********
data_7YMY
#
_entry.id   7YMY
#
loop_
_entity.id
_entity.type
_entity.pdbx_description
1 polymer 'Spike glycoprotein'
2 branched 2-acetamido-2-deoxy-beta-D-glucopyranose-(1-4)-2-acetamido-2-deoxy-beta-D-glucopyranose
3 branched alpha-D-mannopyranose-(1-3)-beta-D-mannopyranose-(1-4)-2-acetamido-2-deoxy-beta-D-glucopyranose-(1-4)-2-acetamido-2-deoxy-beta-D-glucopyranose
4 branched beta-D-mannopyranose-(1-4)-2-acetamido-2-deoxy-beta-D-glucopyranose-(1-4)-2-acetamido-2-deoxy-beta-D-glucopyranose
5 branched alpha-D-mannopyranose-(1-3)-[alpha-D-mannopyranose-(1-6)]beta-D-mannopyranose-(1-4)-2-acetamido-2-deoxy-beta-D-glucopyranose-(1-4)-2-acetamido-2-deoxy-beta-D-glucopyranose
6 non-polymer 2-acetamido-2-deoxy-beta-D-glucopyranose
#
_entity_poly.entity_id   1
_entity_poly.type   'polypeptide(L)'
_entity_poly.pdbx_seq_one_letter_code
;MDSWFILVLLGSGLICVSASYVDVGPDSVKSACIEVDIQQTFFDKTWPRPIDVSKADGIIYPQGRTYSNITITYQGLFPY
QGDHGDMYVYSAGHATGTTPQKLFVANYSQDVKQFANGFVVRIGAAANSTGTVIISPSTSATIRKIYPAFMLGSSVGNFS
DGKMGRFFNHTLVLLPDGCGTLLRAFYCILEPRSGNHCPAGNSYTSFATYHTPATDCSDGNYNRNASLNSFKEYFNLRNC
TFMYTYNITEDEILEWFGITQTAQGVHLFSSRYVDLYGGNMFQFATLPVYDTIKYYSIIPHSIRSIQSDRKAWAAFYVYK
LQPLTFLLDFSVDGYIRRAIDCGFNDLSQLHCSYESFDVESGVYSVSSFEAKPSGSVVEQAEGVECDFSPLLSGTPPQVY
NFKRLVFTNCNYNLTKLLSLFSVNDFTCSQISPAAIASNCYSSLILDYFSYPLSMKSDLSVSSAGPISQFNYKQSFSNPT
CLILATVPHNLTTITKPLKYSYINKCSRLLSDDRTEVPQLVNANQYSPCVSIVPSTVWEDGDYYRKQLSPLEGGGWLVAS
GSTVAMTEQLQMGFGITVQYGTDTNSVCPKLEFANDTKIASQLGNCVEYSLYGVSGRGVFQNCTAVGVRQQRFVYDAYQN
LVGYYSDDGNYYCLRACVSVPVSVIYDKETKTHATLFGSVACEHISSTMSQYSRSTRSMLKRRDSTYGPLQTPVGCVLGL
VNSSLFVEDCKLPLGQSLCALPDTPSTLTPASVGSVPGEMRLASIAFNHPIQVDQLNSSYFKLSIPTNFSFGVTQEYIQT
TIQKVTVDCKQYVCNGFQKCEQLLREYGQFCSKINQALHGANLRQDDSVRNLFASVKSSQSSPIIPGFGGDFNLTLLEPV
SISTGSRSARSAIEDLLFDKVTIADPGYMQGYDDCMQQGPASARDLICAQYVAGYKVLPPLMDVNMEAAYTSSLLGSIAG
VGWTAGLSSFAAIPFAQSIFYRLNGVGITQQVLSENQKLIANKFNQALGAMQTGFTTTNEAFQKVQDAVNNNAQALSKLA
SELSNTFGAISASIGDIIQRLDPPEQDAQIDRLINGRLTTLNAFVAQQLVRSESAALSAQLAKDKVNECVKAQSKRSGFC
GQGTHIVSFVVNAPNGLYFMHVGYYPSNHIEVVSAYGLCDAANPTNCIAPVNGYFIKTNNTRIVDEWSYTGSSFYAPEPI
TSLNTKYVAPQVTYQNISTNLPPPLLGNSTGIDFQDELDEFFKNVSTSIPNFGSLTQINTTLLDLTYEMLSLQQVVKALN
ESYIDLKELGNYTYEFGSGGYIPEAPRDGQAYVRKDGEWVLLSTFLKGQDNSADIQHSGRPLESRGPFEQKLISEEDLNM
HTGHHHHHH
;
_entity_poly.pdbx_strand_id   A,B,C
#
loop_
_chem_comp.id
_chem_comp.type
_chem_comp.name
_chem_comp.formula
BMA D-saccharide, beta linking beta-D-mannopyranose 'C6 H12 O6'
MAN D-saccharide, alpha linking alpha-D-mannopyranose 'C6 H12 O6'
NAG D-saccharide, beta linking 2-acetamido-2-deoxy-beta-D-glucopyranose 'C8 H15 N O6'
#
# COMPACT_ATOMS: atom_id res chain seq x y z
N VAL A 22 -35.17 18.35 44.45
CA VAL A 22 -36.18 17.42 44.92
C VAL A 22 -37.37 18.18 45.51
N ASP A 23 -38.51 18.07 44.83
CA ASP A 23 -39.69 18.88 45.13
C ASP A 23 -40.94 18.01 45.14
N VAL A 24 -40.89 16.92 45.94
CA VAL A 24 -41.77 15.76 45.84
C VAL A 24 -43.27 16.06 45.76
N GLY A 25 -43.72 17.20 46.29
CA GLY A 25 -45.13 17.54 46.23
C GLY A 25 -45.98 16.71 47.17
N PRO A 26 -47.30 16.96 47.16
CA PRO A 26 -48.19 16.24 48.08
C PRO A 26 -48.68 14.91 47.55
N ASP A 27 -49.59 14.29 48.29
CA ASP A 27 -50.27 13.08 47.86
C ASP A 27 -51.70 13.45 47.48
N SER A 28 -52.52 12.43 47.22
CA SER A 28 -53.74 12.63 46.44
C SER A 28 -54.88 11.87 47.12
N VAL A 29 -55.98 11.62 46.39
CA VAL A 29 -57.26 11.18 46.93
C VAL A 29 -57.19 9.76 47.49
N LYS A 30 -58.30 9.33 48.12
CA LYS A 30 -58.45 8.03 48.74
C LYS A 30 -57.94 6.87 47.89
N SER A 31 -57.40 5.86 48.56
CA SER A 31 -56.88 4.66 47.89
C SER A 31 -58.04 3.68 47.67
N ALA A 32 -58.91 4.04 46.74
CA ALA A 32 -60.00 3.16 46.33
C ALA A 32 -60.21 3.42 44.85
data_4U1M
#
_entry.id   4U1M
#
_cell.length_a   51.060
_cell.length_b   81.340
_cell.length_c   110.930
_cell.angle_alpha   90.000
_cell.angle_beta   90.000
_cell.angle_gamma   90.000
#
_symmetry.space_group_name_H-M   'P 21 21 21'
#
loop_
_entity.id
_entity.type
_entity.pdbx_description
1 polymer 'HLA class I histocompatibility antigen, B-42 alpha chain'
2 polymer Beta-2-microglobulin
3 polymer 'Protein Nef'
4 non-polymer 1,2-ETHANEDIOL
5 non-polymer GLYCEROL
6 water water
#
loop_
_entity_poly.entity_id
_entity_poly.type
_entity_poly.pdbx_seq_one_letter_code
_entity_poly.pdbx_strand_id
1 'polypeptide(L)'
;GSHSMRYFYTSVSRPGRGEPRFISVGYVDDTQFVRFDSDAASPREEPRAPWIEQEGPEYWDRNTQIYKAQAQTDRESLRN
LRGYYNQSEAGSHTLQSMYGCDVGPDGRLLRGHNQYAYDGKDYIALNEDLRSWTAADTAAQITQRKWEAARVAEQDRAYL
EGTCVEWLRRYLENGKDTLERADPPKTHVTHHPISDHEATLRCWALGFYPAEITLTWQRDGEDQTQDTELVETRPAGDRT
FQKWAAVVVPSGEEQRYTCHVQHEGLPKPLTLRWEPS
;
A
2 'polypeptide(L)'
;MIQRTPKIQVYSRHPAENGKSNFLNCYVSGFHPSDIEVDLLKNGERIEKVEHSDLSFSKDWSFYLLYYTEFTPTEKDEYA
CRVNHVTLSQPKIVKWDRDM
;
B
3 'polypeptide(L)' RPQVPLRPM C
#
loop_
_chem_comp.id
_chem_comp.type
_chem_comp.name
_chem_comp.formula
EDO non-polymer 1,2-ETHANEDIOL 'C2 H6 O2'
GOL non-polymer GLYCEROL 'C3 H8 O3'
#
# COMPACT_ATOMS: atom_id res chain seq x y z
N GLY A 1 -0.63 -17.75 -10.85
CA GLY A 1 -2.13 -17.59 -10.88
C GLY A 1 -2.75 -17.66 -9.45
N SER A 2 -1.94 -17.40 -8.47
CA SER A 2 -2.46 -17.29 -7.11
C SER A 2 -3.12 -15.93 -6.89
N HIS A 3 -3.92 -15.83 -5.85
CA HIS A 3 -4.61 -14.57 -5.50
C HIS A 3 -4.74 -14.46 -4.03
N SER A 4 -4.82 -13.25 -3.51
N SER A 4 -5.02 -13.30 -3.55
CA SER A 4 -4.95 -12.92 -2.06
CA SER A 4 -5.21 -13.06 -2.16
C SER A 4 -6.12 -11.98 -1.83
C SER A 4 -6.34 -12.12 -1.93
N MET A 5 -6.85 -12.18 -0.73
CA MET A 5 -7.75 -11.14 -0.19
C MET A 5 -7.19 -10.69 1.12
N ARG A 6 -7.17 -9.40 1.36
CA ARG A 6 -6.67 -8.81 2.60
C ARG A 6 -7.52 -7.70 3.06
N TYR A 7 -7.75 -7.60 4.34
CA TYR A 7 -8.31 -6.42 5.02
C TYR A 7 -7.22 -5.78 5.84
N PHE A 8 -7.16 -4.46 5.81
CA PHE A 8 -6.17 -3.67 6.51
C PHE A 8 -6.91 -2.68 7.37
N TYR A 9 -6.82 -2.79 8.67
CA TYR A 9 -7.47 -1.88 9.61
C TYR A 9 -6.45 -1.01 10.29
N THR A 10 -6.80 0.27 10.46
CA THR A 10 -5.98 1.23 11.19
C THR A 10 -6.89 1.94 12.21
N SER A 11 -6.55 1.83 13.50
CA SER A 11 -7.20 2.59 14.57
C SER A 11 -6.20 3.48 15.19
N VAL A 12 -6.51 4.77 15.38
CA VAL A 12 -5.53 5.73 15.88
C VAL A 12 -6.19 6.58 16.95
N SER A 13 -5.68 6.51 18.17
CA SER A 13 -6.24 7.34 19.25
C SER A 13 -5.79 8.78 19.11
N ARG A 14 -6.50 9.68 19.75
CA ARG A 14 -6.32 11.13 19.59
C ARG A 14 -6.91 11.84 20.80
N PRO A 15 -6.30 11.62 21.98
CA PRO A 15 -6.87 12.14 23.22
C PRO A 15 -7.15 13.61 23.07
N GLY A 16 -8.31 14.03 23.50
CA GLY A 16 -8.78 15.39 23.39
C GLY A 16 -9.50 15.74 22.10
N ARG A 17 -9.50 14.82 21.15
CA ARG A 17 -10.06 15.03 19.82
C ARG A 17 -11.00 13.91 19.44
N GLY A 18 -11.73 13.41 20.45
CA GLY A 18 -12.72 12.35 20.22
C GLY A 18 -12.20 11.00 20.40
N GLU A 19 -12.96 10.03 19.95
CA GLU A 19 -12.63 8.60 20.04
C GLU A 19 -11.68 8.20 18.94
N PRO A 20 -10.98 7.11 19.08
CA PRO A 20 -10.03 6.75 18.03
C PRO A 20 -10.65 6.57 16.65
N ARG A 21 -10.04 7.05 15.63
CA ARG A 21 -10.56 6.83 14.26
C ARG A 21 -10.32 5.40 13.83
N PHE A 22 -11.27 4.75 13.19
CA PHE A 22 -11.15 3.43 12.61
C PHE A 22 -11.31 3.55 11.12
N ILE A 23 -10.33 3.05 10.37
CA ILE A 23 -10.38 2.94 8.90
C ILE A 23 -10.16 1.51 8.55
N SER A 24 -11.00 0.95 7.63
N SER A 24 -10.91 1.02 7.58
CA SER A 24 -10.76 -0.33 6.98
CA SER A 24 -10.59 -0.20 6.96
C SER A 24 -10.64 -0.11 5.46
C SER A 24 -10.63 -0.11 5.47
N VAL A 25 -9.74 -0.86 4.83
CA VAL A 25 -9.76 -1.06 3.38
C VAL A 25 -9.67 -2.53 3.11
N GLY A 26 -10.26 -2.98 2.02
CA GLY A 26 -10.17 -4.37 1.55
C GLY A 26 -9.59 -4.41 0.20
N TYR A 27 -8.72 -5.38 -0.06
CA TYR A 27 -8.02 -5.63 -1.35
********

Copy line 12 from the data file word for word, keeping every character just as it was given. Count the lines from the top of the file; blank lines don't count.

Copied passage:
4 branched beta-D-mannopyranose-(1-4)-2-acetamido-2-deoxy-beta-D-glucopyranose-(1-4)-2-acetamido-2-deoxy-beta-D-glucopyranose